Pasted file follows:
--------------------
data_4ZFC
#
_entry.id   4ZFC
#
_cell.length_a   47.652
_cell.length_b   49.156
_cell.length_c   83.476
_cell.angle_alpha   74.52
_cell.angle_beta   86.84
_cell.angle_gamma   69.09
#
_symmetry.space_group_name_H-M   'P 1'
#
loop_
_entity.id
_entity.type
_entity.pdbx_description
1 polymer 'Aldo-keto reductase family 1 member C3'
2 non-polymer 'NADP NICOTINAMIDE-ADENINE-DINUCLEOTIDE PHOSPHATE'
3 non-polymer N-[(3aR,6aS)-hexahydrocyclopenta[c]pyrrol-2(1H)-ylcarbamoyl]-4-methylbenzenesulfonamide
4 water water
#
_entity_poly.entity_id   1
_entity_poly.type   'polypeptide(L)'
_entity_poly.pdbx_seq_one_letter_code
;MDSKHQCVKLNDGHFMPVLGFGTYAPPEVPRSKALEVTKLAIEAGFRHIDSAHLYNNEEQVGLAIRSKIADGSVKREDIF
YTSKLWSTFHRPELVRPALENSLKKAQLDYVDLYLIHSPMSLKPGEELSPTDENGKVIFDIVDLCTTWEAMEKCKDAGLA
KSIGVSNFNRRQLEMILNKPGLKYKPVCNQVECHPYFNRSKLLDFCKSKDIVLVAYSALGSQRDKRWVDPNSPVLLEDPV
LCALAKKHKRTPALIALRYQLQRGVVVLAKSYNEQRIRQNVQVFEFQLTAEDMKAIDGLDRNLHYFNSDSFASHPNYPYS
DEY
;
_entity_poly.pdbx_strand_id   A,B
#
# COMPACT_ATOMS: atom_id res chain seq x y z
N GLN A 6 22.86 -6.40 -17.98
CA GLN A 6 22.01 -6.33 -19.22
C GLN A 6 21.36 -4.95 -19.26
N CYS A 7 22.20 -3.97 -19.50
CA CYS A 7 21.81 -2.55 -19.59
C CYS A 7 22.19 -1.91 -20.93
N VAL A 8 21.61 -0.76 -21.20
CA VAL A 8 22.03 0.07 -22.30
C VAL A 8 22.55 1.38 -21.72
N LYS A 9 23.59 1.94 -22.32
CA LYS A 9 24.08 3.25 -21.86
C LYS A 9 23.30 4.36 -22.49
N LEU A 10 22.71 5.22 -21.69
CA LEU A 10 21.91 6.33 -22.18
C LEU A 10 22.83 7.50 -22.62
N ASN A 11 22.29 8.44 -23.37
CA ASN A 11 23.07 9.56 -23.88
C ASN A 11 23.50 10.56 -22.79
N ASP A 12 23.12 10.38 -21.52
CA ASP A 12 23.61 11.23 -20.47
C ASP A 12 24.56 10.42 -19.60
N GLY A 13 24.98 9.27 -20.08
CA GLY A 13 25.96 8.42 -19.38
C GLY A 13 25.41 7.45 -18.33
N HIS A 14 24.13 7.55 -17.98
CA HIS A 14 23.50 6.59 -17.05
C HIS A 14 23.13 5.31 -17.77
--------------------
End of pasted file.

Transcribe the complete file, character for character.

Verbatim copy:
data_4ZFC
#
_entry.id   4ZFC
#
_cell.length_a   47.652
_cell.length_b   49.156
_cell.length_c   83.476
_cell.angle_alpha   74.52
_cell.angle_beta   86.84
_cell.angle_gamma   69.09
#
_symmetry.space_group_name_H-M   'P 1'
#
loop_
_entity.id
_entity.type
_entity.pdbx_description
1 polymer 'Aldo-keto reductase family 1 member C3'
2 non-polymer 'NADP NICOTINAMIDE-ADENINE-DINUCLEOTIDE PHOSPHATE'
3 non-polymer N-[(3aR,6aS)-hexahydrocyclopenta[c]pyrrol-2(1H)-ylcarbamoyl]-4-methylbenzenesulfonamide
4 water water
#
_entity_poly.entity_id   1
_entity_poly.type   'polypeptide(L)'
_entity_poly.pdbx_seq_one_letter_code
;MDSKHQCVKLNDGHFMPVLGFGTYAPPEVPRSKALEVTKLAIEAGFRHIDSAHLYNNEEQVGLAIRSKIADGSVKREDIF
YTSKLWSTFHRPELVRPALENSLKKAQLDYVDLYLIHSPMSLKPGEELSPTDENGKVIFDIVDLCTTWEAMEKCKDAGLA
KSIGVSNFNRRQLEMILNKPGLKYKPVCNQVECHPYFNRSKLLDFCKSKDIVLVAYSALGSQRDKRWVDPNSPVLLEDPV
LCALAKKHKRTPALIALRYQLQRGVVVLAKSYNEQRIRQNVQVFEFQLTAEDMKAIDGLDRNLHYFNSDSFASHPNYPYS
DEY
;
_entity_poly.pdbx_strand_id   A,B
#
# COMPACT_ATOMS: atom_id res chain seq x y z
N GLN A 6 22.86 -6.40 -17.98
CA GLN A 6 22.01 -6.33 -19.22
C GLN A 6 21.36 -4.95 -19.26
N CYS A 7 22.20 -3.97 -19.50
CA CYS A 7 21.81 -2.55 -19.59
C CYS A 7 22.19 -1.91 -20.93
N VAL A 8 21.61 -0.76 -21.20
CA VAL A 8 22.03 0.07 -22.30
C VAL A 8 22.55 1.38 -21.72
N LYS A 9 23.59 1.94 -22.32
CA LYS A 9 24.08 3.25 -21.86
C LYS A 9 23.30 4.36 -22.49
N LEU A 10 22.71 5.22 -21.69
CA LEU A 10 21.91 6.33 -22.18
C LEU A 10 22.83 7.50 -22.62
N ASN A 11 22.29 8.44 -23.37
CA ASN A 11 23.07 9.56 -23.88
C ASN A 11 23.50 10.56 -22.79
N ASP A 12 23.12 10.38 -21.52
CA ASP A 12 23.61 11.23 -20.47
C ASP A 12 24.56 10.42 -19.60
N GLY A 13 24.98 9.27 -20.08
CA GLY A 13 25.96 8.42 -19.38
C GLY A 13 25.41 7.45 -18.33
N HIS A 14 24.13 7.55 -17.98
CA HIS A 14 23.50 6.59 -17.05
C HIS A 14 23.13 5.31 -17.77